Colombia’s President Ivan Duque on Sunday announced to reform the National Police, which has been disgraced by corruption and mass human rights violations.
The announcement coincided with the arrival of investigators of the Inter-American Commission on Human Rights, which will be investigating police crimes against humanity against anti-government protests.
Duque promised an “integral transformation” of the police that was already under fire because of widespread corruption before the protests that started on April 28.
Critics dismissed Duque’s reform proposals as “cosmetic.”
Duque’s police reform proposal
- Creation of a Human Rights Directorate
- Updated disciplinary statute
- Creation of a Center for Policing Norms and a new University for Policing
- Implementation of international norms on the use of force
- Citizen participation in the integral transformation of the National Police
- New technology to improve transparency in police operations
- New uniforms
- Incentives for good behavior
- Update of neighborhood police policy
Opposition lawmakers and leaders of anti-government protests have demanded the dismantling of controversial riot police unit ESMAD and the effective prosecution of crimes allegedly committed by the police.
According to House Representative Katherine Miranda, whose father is a cop, “the police reform should have an obligatory modification of promotions, salaries, education, housing subsidies and grants for families.”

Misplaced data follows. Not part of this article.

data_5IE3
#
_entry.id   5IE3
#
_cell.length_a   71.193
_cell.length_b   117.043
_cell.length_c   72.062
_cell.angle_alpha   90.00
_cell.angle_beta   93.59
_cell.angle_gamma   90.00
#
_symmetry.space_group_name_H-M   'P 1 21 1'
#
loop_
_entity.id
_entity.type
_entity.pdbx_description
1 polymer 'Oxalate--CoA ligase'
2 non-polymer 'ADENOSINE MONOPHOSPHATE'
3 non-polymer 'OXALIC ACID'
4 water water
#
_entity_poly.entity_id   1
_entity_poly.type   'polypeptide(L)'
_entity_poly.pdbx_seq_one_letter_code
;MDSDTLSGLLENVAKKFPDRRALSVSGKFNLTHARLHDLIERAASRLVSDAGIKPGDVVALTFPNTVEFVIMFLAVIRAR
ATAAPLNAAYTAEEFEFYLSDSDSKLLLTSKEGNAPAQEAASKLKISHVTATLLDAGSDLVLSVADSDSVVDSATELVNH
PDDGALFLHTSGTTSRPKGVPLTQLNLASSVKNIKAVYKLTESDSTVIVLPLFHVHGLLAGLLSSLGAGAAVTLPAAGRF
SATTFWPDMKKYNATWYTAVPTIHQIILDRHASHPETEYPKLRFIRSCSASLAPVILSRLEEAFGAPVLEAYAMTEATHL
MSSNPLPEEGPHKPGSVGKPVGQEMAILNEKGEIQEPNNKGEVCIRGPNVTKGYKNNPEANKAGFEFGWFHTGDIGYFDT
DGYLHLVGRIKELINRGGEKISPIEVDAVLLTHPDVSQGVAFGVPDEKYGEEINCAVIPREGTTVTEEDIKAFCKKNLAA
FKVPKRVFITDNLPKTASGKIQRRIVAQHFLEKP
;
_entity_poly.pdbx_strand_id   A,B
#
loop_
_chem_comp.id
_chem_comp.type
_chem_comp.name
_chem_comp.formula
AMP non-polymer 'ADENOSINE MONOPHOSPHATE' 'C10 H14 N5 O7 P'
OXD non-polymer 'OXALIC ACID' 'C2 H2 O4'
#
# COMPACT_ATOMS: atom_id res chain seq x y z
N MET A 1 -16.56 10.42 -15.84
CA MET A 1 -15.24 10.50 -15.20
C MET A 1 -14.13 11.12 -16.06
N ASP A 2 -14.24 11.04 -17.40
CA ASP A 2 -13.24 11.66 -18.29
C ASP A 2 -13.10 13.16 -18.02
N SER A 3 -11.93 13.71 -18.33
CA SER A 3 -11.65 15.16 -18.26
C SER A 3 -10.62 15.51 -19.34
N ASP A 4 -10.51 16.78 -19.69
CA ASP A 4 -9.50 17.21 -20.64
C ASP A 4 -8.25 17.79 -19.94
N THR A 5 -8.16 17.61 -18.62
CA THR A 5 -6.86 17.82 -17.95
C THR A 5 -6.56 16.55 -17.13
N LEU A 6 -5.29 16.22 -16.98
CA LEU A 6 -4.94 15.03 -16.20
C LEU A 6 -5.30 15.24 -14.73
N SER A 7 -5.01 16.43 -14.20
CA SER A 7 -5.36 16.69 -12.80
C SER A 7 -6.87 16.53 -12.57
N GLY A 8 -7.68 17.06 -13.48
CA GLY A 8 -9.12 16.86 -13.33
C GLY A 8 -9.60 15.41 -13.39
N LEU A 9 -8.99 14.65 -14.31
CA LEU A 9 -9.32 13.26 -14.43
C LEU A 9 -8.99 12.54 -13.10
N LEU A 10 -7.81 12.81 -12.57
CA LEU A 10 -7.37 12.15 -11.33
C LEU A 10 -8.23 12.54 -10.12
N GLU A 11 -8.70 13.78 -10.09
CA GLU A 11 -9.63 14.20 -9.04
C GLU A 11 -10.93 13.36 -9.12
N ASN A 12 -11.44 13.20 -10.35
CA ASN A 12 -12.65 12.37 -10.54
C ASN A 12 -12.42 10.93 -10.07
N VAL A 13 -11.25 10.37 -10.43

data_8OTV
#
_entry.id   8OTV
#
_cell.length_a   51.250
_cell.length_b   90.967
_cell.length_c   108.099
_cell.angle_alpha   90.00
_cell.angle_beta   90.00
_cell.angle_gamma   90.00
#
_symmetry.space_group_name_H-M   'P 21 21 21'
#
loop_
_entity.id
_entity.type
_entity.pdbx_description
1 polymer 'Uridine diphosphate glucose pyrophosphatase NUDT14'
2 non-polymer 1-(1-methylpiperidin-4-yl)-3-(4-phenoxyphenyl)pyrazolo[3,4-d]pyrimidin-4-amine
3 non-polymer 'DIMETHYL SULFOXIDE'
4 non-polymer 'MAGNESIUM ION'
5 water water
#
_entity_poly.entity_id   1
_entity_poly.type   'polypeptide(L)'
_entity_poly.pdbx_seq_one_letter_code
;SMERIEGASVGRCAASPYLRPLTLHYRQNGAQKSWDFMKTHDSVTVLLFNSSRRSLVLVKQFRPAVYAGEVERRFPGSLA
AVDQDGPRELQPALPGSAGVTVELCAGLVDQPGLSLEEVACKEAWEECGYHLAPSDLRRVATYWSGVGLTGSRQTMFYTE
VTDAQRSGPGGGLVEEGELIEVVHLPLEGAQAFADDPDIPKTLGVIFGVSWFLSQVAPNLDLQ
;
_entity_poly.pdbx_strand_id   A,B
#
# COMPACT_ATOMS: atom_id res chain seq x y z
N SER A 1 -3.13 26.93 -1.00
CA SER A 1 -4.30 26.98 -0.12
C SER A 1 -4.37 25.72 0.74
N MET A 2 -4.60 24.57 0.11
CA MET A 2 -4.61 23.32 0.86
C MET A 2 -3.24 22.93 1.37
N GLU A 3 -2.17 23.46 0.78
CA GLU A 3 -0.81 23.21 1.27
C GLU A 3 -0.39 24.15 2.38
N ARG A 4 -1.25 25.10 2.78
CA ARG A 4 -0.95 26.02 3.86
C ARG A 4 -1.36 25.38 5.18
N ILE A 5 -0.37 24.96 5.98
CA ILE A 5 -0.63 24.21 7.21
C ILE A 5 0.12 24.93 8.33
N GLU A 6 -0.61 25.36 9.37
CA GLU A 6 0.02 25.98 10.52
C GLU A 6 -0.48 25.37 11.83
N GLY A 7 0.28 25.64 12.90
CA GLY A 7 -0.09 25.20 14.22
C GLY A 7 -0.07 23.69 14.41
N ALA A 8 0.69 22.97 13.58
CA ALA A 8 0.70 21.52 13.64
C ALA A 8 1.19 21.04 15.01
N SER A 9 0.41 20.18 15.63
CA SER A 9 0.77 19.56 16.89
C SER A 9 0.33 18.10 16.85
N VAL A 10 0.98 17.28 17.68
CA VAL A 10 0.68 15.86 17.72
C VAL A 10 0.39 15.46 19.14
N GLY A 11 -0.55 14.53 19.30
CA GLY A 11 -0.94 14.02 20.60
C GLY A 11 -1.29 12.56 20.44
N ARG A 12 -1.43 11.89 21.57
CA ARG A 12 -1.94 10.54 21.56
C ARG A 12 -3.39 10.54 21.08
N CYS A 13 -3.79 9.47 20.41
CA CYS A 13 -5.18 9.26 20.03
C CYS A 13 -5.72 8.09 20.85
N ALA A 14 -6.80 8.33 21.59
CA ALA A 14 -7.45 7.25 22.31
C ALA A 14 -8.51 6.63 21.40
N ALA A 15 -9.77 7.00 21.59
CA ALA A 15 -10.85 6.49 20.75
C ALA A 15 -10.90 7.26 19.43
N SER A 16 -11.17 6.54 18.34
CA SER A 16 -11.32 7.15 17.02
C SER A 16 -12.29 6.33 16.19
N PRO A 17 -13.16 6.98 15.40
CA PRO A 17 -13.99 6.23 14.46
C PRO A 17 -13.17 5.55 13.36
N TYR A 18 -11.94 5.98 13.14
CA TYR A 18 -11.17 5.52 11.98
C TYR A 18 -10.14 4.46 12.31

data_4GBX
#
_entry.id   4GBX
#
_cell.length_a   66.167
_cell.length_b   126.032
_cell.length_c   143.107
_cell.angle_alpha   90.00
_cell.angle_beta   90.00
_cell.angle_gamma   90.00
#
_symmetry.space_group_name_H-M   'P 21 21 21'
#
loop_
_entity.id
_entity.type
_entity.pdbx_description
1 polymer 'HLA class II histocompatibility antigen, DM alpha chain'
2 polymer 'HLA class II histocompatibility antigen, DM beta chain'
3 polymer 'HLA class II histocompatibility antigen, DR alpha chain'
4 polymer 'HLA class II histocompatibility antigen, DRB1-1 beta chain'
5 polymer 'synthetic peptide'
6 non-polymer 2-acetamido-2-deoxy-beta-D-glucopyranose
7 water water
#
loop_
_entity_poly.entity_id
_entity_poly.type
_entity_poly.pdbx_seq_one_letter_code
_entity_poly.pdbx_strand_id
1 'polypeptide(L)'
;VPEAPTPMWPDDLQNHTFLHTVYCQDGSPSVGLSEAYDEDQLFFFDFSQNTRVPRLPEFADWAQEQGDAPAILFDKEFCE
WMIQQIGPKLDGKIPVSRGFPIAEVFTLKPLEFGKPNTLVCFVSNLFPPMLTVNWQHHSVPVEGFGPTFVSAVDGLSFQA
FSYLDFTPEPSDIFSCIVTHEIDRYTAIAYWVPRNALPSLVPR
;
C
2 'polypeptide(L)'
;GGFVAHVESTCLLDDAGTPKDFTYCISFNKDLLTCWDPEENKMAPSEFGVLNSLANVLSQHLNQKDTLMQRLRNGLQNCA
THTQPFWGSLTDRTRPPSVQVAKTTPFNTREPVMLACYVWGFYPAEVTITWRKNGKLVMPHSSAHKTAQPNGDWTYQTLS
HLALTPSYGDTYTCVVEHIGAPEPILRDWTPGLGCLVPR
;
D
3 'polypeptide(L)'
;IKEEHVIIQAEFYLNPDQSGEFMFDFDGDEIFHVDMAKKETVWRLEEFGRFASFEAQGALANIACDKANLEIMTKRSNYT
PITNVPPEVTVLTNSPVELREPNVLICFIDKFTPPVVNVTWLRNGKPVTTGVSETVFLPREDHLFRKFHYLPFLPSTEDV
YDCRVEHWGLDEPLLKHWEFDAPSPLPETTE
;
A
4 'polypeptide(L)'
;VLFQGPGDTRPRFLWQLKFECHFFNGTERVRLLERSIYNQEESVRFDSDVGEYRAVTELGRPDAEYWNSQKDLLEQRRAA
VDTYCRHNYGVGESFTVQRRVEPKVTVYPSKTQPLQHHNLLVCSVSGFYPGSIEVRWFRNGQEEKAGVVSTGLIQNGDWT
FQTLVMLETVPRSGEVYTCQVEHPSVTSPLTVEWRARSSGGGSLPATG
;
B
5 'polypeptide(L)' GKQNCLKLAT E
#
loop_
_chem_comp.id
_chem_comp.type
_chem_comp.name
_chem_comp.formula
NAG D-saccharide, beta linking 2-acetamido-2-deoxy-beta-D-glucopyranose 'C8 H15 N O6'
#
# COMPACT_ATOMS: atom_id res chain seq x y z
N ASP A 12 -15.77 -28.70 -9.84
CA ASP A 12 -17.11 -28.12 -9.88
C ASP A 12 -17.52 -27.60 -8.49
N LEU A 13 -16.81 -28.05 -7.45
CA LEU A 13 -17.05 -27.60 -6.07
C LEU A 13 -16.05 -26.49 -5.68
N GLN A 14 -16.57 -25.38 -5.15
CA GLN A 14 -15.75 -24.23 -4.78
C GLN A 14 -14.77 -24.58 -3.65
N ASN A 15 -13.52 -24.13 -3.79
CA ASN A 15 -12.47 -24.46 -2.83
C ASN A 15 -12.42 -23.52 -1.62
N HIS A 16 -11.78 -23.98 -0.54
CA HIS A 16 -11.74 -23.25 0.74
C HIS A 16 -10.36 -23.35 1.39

US Congressmen threatened to pull American funding for the police last month after receiving compelling evidence of police involvement in widespread human rights violations to quell the ongoing protests.
Opposition Senator Ivan Cepeda filed charges against, among others, Defense Minister Diego Molano and the director of the National Police, General Jorge Luis Vargas, before the International Criminal Court, claiming they were responsible for the recent police terror.
According to Human Rights Watch, the international organization in verifying reports that police and armed government supporters murdered at least 65 protesters.
Local human rights organization Temblores received reports on 3,789 human rights violations by the police between the beginning of the protests on April 28 and May 31.